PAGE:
I am studying numerical methods for differential equations. I came accros the trapezoidal method in two forms, an explicit and an iterative one. I would like to know the advantages and disadvantages of each of those methods. Furthermore, how can I study the stability for the iterative method? Which stability definition is the better one and why?. I explain both methods below.

Consider an initial value problem given by $y' = f(t, y)$ and $y(a) = t_0$, where $f$ is defined in $[a, b]\times[\alpha, \beta]$ and satisfies the Lipschitz property with Lipschitz's constant $L$.

Given a natural number $n$ and $h = \frac{b-a}{n}$, we are trying to approximate the unique solution of the problem at $t_i = a + ih \ \forall i = 0, 1 \ldots n$. If $y$ is the solution, we call $y_i = y(t_i)$ and we denote $w_i$ to the approximations obtained by the applied method.

One of the methods studied is the explicit trapezoidal method. It follows the following rule:

$w_{i+1} = w_i + \frac{h}{2} \left[f(t_i,w_i) + f(t_{i}+h, w_i + h f(t_i,w_i))\right]$

We have proved that it has a local error of order 3 and, hence, a global error of order 2.

Then, reading some books I came accros the iterative trapezoidal method, which solves the following implicit equation:

$ w_{i}= w_{i-1} + \frac{h}{2} \left[f(t_{i-1}, w_{i-1}) + f(t_i, w_{i})\right] $

The idea is taking an initial approximation $w_i^{(0)}$ and defining the following sequence:

$w_{i} ^{(j+1)} = w_{i-1} + \frac{h}{2} \left[f(t_{i-1}, w_{i-1}) + f(t_i, w_{i}^{(j)})\right]$

The limit of that sequence is taken as $w_i$. I have proved that the sequence converges if $hL/2 < 1$ and that if we use $w_i$, then the local error is $O(h^3)$. However, why is this method useful and how can I study its stability?


Your questions contains multiple subquestions.

  1. The advantage of the explicit method is that it requires only two function evaluations pr. time step. The advantage of the implicit method is that it is A-stable.
  2. The disadvantage of the explicit method is that the stability region is small. The disadvantage of the implicit method is that typically requires more than two function evaluations per time step.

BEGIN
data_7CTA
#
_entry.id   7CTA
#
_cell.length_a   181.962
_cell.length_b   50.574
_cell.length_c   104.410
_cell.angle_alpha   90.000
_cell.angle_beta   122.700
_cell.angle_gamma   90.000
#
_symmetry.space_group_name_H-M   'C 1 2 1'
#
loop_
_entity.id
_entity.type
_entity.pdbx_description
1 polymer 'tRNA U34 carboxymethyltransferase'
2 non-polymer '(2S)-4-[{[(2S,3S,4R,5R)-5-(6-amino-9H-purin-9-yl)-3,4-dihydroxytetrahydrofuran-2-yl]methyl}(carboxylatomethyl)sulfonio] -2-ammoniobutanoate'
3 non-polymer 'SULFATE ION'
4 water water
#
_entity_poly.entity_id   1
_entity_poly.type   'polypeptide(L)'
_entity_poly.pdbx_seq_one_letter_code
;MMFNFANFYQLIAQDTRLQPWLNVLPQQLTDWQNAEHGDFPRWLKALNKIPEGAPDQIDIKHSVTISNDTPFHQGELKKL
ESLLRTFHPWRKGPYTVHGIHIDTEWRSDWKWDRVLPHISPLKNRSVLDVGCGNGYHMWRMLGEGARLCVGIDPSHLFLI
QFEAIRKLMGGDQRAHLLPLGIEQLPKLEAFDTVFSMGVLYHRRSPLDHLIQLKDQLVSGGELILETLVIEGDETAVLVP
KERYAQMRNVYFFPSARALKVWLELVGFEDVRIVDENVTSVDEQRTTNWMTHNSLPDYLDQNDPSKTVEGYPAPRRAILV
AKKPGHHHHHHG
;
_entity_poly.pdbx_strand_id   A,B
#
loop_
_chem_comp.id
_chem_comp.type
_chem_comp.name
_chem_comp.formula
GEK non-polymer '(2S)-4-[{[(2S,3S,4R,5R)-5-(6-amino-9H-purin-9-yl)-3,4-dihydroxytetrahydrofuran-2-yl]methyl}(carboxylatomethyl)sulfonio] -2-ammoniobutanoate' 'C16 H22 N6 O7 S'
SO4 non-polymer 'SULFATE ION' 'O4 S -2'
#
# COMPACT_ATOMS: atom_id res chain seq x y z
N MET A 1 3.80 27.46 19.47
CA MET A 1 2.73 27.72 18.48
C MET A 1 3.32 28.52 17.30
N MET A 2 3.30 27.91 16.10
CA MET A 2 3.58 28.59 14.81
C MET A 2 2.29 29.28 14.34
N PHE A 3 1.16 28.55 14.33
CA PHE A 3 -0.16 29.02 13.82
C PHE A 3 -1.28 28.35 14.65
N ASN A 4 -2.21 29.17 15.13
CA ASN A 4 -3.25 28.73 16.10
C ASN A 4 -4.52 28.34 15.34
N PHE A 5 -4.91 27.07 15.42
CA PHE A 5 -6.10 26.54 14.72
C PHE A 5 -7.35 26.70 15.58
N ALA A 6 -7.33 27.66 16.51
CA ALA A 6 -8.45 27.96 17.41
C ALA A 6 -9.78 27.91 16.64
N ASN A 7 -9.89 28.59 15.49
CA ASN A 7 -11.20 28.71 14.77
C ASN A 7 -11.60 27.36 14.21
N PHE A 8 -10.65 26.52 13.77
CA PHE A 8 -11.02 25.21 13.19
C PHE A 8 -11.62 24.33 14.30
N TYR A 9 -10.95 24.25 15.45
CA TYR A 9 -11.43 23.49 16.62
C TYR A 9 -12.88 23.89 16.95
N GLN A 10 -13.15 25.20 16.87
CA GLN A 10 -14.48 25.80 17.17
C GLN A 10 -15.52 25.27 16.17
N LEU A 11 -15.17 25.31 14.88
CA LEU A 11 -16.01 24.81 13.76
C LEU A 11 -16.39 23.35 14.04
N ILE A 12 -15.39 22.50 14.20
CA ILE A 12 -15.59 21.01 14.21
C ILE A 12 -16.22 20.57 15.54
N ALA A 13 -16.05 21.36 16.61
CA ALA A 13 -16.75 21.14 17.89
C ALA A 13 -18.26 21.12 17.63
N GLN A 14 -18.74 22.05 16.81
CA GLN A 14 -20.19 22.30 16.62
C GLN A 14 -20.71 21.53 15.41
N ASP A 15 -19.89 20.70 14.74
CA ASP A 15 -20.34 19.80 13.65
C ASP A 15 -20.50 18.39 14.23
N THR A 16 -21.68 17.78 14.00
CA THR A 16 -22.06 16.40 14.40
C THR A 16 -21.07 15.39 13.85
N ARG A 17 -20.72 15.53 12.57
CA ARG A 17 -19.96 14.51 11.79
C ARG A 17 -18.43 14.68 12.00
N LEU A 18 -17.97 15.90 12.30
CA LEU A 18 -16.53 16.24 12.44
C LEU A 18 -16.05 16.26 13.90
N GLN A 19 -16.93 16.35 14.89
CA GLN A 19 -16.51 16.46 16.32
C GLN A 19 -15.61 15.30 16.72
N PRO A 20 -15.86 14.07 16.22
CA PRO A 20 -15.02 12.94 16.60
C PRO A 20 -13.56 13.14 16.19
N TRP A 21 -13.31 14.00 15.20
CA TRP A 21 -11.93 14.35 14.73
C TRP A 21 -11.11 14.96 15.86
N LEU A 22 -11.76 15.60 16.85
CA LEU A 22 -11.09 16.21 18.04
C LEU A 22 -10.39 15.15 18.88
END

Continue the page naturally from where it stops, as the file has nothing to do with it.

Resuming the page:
3. The stability of these method are studied by examining their behavior when applied to the simple test equation $y' = \lambda y$. When the real part of $\lambda$ is strictly less than zero, then the exact solution decays to zero as $t$ tends to infinity. The implicit method will reproduce this behavior regardless of the time step $h$. The explicit method will only produce this behavior for sufficient small values of $h$.

Using the implicit method requires less knowledge about the problem, but it will frequently take more time to obtain a solution. You can often reduce the time to solve the nonlinear equation by using the explicit method to generate a good initial guess. If you are dealing with one-dimensional problem, then the secant method can further reduce the solve time. If you have a multi-dimensional problem, then you should try to apply Newton's method.

When judging the quality of a scheme we should be concerned with the extent to which it reproduces the key features of the physical reality. There are several kinds of stability and which one is relevant to you depends on what kind of problem you are trying to solve.

Most textbooks which discuss stiff equations will have much more information about the terms "stability", "stability region", "A-stable methods". The simple test equation may appear trivial, but appearances are deceptive and it actually covers an amazing large class of physical problems.


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